I disagree. Many of the e-mail deployment service providers offer advanced e-mail capabilities, but they of course do come at a small fee.

It all comes down to what you are ready to invest in your business. Every small business running a profitable operation can afford some of the better e-mail systems tailored to small publishers.

The problem is that most small publishers really don't want to spend any money on such services, at least not in the US. In the end we'll all have to realize that making something requires investing something. And yes, I have to realize that as well ...

Furthermore, when I talk of personalization I do not mean only personalization by name, but other advanced things we can do with e-mail today, such as choosing what content we wish to receive from a publisher (this is more of a customization issue, but still), etc.

What I'm talking about is making use of one of the most important benefits the Internet has to offer --- tailoring the information feed to our own needs ... and the publishers' capability to personalize communication in such a way that it becomes more effective marketing wise.

"So, basic RSS feeds do not allow you to put the recipient's name in it. So what? I don't know about you, but I'd rather receive information I wanted without my name on it, than information I have no interest in with my name."

John definitely got this right. Content is still king, as is sending your content (and receiving) only to people that want it. In the end the only real benefit we can provide to our subscribers as publishers is the content we offer them ...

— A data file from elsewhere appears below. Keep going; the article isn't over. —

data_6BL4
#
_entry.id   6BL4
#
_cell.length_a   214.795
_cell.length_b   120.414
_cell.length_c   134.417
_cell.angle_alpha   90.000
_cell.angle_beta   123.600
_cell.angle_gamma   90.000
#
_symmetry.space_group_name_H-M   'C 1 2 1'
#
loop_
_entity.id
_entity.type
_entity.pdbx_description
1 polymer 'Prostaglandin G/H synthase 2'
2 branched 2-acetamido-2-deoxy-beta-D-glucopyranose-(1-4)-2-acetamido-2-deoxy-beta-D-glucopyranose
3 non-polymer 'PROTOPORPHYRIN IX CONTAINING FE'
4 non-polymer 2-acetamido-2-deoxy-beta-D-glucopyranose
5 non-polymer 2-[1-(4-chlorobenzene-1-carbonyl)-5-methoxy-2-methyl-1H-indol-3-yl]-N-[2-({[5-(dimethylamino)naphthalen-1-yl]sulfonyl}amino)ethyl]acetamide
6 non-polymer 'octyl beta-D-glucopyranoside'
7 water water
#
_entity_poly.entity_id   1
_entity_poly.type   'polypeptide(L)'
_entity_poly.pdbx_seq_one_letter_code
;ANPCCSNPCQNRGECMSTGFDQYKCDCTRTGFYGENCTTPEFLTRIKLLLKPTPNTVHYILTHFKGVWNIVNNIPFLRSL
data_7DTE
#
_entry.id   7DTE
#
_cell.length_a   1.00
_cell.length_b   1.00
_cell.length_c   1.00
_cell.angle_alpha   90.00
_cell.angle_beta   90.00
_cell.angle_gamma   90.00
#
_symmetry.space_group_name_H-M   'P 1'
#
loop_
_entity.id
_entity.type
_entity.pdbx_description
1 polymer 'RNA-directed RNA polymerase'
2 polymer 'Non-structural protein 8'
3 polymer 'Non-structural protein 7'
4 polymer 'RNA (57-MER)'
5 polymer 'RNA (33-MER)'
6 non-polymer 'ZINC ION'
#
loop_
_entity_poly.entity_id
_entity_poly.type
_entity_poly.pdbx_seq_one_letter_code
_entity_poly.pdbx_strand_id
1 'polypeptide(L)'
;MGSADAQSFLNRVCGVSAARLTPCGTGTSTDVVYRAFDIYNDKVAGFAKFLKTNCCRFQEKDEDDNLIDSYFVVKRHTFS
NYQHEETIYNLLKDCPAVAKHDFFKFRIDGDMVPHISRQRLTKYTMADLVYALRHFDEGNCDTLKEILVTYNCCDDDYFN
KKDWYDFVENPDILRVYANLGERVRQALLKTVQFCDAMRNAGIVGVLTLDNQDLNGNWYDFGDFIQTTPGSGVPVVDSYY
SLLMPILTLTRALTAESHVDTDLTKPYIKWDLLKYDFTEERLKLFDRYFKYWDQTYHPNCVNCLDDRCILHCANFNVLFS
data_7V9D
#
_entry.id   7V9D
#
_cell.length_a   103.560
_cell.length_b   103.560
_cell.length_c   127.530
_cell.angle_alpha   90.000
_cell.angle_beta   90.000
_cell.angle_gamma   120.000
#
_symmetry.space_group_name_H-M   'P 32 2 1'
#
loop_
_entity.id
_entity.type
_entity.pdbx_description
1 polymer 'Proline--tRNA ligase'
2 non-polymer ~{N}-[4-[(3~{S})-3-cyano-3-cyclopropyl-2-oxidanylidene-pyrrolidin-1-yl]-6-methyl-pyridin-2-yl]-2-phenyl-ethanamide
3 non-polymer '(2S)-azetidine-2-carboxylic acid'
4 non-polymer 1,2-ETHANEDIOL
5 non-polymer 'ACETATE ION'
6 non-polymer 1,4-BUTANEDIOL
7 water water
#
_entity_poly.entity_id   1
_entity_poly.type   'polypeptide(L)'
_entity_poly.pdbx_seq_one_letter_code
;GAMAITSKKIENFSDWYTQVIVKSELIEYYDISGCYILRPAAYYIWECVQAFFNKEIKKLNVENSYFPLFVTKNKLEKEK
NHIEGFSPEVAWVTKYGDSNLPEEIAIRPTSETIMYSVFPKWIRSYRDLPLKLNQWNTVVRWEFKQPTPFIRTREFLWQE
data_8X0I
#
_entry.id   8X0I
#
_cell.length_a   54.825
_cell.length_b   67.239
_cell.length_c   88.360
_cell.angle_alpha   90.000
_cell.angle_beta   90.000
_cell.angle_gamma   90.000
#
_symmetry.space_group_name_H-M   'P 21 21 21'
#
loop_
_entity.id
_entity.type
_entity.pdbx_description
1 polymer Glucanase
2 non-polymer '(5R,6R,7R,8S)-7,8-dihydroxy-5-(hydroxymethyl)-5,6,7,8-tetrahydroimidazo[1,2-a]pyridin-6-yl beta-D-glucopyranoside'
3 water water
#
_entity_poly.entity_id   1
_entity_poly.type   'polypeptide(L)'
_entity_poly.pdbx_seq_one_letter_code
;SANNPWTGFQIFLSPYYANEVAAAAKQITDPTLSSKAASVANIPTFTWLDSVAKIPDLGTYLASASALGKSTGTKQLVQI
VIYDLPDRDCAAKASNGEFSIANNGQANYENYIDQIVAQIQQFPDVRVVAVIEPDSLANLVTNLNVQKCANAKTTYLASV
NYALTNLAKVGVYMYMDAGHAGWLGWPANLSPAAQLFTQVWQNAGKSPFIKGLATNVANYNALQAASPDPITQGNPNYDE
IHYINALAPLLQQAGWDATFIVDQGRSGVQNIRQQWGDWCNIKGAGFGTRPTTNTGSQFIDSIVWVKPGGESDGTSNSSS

But, if you want to see how personalization really works for the benefit of the subscriber, go to www.babycenter.com and subscribe to their newsletter ...

"When I did my newsletter via email, the script I used to send (provided by my web host) allowed for personalization of name and email address in the message. But that made little difference in the click-thrus or the sales I made. I think Rok overemphasizes the importance of doodads like personalization. Unless you have the wherewithal to afford the very sophistacted and expensive technology that allows for you to personalize the content in your email messages, then this point is worthless."

Again I disagree.You do not need very expensive technology for advanced personalization. In effect that is the least of your worries.

It's far more difficult preparing the various pieces of content for personalization and making personalization actually work than it is getting the technology puzzle together ...

"Also, this technology requires a lot more technical ability than even the average RSS aggregator. Most publishers are not programmers, nor do they have one on staff. I doubt if most entrepreneur publishers could even afford to hire a programmer to set this up for them."

This is probably one of the largest points of difference between me and John ... and probably the reason why we shouldn't have started this debate in the first place.

I focus (my content and everything I do) on the small and mid-sized businesses, but not on the home-based businesses and people trying to make a living on the Internet.

John on the other hand focuses on home-based business and helping individuals succeed.

From my point of view both of our approaches are valid, but we each focus on our different target audiences.

Perhaps the terminology above is wrong and it might be better saying that I focus on groups of people building a company and John focuses on individuals trying to better their lives through the Internet and trying to build small individual home businesses to quit their jobs.

Again, both of our approaches are valid, but they are respectively targeted at the people we serve.

John, please correct me if I'm wrong ...